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WHEREAS certain Haberdashers of Points and Particles, being instigated by the spirit of Pride, and asluming to thems selves the name of Critics and Reftorers, have taken upon them to adulterate the common aud current sense of our Glorious Ancestors, Poets of this Realm, by clipping, coining, defacing the images, miring their own base allay, or other, wise falsifying the same; which they publish, utter, and vend as genuine Che said haberdashers having no right thereto, as neitheir heirs, executors, administrators, assigns, or in any fort related to such Poets, to all or any of them: Now We, having carefully revised this our Dunciad, beginning with the words The Mighty Mother, and ending with the words buries All, contaming the entice sum of One thoufand
I Read thus confidently, instead of “ beginning with the word Books, and ending with the word fles," as formerly it stood: Read alfo,"containing "the entire fum of one thousand, Seven hundred, and fifty-four verses," inftead of "one thousand and twelve lines;" fuch being the initial and final words, and fuch the true and entire contents of this poem.
Thou art to know, reader! that the firft Edition thereof, like that of Milton, was never feen by the Author (though living and not blind :) The Editor himself confefs'd as much in his preface: And no two poems were ever published in fo arbitrary a manner. The Editor of this, had as boldly fuppreffed whole Paffages, yea the entire last book, as the Editor of Paradise Loft, added and augmented. Milton himself gave but ten books, his Editor twelve; this Author gave four books. his Editor only three. But we have happily done juftice to both; and prefume we shall live, in this our last labour, as long as in any of our others.
feven hundred and fifty-four verfes, declare every word, kgure, point, and comma of this impression to be authentic; And do therefore strictly enjoin and forbid any person or persons whatfoever, to erase, reverse, put between hooks, or by any other means, directly or indirectly, change or mangle any of them. And we do hereby earnestly exhort all our brethren to follow this our example, which we heartily with our great Predes ressors had heretofore set, as a remedy and prevention of all such abuses. Provided always, that nothing in this Declara tion fhall be conftrued to limit the lawful and undoubted right of every subject of this Healw, to judge, censure, or condemn, in the whole or in part, any Poem or Poet whatsos eber.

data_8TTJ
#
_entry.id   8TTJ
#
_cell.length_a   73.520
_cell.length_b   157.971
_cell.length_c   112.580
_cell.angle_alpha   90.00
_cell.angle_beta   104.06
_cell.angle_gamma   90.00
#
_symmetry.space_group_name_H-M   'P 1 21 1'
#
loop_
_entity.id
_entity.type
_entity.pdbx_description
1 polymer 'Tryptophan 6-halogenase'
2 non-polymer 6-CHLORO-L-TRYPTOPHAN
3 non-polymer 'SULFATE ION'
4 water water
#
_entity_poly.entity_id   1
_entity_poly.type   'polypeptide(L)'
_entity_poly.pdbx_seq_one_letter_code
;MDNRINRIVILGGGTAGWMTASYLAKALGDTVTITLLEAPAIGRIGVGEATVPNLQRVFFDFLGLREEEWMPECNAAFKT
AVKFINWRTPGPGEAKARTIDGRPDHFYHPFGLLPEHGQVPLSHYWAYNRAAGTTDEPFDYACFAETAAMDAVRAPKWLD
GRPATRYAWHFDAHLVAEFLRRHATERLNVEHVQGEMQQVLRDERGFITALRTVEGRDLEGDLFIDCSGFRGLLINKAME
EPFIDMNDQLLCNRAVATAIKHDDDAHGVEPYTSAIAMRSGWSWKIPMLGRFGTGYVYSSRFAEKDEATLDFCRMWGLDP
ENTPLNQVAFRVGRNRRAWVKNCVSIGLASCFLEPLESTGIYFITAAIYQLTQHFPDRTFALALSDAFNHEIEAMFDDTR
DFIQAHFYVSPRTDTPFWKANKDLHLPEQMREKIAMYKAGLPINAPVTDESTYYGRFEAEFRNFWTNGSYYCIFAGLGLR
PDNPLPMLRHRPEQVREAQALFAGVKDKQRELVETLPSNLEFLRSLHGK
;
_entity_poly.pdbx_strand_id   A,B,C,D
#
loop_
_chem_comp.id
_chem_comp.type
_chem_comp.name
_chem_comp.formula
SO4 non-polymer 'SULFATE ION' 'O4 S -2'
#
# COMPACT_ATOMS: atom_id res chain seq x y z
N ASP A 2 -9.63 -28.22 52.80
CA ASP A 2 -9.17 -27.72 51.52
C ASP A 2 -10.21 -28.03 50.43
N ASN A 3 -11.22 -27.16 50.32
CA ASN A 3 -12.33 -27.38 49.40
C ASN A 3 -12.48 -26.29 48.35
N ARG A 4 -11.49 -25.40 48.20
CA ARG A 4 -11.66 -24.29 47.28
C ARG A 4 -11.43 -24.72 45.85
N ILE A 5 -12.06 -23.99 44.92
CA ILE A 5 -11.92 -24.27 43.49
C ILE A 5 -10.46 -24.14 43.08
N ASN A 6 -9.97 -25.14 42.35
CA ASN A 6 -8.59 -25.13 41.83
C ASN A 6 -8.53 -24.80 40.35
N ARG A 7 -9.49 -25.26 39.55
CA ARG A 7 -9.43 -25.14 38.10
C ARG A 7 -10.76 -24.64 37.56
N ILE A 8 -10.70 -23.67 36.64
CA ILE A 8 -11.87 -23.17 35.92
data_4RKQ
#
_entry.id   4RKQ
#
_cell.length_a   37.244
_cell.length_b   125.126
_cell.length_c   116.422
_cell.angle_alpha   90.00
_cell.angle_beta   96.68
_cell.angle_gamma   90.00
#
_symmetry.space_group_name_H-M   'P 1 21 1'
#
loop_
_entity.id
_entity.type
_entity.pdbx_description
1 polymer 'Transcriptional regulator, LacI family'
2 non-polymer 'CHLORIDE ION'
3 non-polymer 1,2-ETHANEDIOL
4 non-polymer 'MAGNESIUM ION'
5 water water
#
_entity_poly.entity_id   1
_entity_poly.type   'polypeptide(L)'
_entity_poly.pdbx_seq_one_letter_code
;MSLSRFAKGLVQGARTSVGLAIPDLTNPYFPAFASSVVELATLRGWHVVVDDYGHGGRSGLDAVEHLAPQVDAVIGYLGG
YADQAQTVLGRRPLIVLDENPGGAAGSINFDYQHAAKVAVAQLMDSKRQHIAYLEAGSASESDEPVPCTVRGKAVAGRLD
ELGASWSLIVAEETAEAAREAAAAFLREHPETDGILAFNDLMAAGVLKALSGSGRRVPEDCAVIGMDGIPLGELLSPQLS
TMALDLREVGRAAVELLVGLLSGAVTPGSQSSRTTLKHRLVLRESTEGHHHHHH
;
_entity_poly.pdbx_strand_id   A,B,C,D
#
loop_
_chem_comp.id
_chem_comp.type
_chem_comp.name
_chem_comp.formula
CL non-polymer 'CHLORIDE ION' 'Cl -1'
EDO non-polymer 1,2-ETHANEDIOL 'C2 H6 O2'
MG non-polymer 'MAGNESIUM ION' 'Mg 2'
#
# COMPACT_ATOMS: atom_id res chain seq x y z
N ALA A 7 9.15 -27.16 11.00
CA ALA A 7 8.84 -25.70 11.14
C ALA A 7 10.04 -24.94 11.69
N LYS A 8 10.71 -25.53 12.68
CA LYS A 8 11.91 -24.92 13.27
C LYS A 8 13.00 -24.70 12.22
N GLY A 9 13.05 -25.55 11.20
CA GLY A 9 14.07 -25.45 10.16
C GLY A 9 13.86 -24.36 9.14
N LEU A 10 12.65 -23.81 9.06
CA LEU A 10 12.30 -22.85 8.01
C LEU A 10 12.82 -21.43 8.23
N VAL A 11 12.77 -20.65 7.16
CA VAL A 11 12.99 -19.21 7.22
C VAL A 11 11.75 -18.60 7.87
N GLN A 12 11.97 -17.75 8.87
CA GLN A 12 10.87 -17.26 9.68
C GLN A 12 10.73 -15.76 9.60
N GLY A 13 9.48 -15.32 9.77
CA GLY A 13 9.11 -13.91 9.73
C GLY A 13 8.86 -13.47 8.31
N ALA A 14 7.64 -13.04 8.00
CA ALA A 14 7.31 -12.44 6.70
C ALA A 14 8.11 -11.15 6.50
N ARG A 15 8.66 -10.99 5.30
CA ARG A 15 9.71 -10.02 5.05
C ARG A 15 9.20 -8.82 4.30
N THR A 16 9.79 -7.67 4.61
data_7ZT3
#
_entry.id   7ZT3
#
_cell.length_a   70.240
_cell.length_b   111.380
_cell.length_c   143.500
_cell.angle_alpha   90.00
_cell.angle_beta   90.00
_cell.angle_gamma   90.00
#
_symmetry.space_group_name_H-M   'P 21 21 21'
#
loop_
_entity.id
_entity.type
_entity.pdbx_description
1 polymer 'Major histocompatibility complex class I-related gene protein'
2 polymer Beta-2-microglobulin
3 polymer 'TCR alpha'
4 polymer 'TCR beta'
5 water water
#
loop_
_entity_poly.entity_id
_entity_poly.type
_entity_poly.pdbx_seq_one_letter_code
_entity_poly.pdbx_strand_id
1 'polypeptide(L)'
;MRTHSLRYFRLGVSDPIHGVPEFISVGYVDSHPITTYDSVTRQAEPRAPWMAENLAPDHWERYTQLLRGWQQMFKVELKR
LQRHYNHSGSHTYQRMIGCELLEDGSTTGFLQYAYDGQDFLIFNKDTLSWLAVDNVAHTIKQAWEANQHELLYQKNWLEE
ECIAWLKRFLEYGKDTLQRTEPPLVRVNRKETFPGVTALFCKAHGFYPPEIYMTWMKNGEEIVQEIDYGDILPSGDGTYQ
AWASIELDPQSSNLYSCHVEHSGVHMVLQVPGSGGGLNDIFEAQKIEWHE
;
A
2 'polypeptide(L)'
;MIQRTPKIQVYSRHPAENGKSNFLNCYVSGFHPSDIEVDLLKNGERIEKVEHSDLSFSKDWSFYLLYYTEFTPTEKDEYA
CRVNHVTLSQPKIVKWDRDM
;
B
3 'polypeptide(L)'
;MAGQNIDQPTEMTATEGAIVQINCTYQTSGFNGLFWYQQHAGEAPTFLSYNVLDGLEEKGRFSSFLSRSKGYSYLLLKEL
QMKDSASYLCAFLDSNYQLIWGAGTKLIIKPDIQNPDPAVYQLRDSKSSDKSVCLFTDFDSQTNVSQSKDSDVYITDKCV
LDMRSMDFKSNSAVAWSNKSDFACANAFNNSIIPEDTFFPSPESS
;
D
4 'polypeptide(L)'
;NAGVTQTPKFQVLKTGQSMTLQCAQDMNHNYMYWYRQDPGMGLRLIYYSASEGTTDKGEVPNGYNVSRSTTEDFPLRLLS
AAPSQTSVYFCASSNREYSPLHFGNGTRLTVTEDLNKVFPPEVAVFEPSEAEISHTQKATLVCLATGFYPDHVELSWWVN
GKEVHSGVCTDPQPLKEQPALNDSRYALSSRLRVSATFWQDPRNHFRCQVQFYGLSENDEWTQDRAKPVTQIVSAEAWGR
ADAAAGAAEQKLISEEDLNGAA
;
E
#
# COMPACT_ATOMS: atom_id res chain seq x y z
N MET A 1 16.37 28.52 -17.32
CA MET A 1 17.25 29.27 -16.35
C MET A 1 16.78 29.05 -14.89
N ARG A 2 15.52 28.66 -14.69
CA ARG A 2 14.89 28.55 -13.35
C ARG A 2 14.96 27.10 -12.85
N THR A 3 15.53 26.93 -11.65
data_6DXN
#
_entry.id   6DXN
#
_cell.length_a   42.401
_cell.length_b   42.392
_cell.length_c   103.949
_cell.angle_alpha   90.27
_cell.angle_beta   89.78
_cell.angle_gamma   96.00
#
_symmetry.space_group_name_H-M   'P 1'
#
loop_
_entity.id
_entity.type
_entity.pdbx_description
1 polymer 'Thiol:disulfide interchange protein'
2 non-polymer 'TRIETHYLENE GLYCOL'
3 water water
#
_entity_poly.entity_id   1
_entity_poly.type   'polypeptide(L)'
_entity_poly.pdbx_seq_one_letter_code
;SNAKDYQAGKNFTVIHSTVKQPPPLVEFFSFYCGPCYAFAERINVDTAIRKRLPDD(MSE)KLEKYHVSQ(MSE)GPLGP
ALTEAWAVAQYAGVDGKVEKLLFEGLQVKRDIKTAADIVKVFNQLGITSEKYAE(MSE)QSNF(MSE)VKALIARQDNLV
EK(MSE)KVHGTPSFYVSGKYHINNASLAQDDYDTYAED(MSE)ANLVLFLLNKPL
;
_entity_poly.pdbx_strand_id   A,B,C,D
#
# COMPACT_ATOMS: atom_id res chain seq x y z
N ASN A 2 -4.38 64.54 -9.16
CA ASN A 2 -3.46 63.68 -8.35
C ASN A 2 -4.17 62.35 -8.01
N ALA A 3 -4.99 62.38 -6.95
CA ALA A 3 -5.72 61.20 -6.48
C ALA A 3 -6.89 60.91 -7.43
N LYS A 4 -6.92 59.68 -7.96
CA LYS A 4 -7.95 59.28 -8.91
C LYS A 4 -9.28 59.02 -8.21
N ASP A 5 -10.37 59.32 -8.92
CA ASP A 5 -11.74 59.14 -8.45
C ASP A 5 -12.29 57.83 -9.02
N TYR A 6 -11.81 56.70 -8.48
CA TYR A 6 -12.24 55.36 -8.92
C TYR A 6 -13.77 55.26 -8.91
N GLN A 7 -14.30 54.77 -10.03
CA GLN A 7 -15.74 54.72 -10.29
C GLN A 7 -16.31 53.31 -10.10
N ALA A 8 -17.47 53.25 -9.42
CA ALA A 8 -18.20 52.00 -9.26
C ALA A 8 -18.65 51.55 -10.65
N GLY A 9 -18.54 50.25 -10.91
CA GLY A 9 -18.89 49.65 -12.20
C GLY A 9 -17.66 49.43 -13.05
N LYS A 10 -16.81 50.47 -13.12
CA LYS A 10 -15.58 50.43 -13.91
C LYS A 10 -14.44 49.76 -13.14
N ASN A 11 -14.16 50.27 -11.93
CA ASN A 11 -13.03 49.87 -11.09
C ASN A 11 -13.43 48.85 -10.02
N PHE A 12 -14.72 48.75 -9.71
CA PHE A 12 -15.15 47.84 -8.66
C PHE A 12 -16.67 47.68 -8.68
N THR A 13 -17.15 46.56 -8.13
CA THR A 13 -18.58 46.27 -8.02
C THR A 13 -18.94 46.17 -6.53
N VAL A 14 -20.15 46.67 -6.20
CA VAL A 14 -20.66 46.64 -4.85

Given under our hand at London, this third day of January, in the year of our Lord One thousand seven hundred thirty and two.
Declarat' cor' me,
PRE FAC E
Prefixed to the five firft imperfect Editions of the DUNCIAD, in three books, printed at DUBLIN and LONDON, in octavo and duodecimo, 1727.
The PUBLISHER' to the READER.
T will be found a true obfervation, tho' fomewhat furprizing, that when any scandal is vented against a man of the highest diftinction and character, either in the ftate or literature, the public in general afford it a moft quiet reception; and the larger part accept it as favourably as if it were fome kindness done to themselves : whereas if a known fcoundrel or blockhead but chance to be touched upon, a whole legion is up in arms, and S s 2 it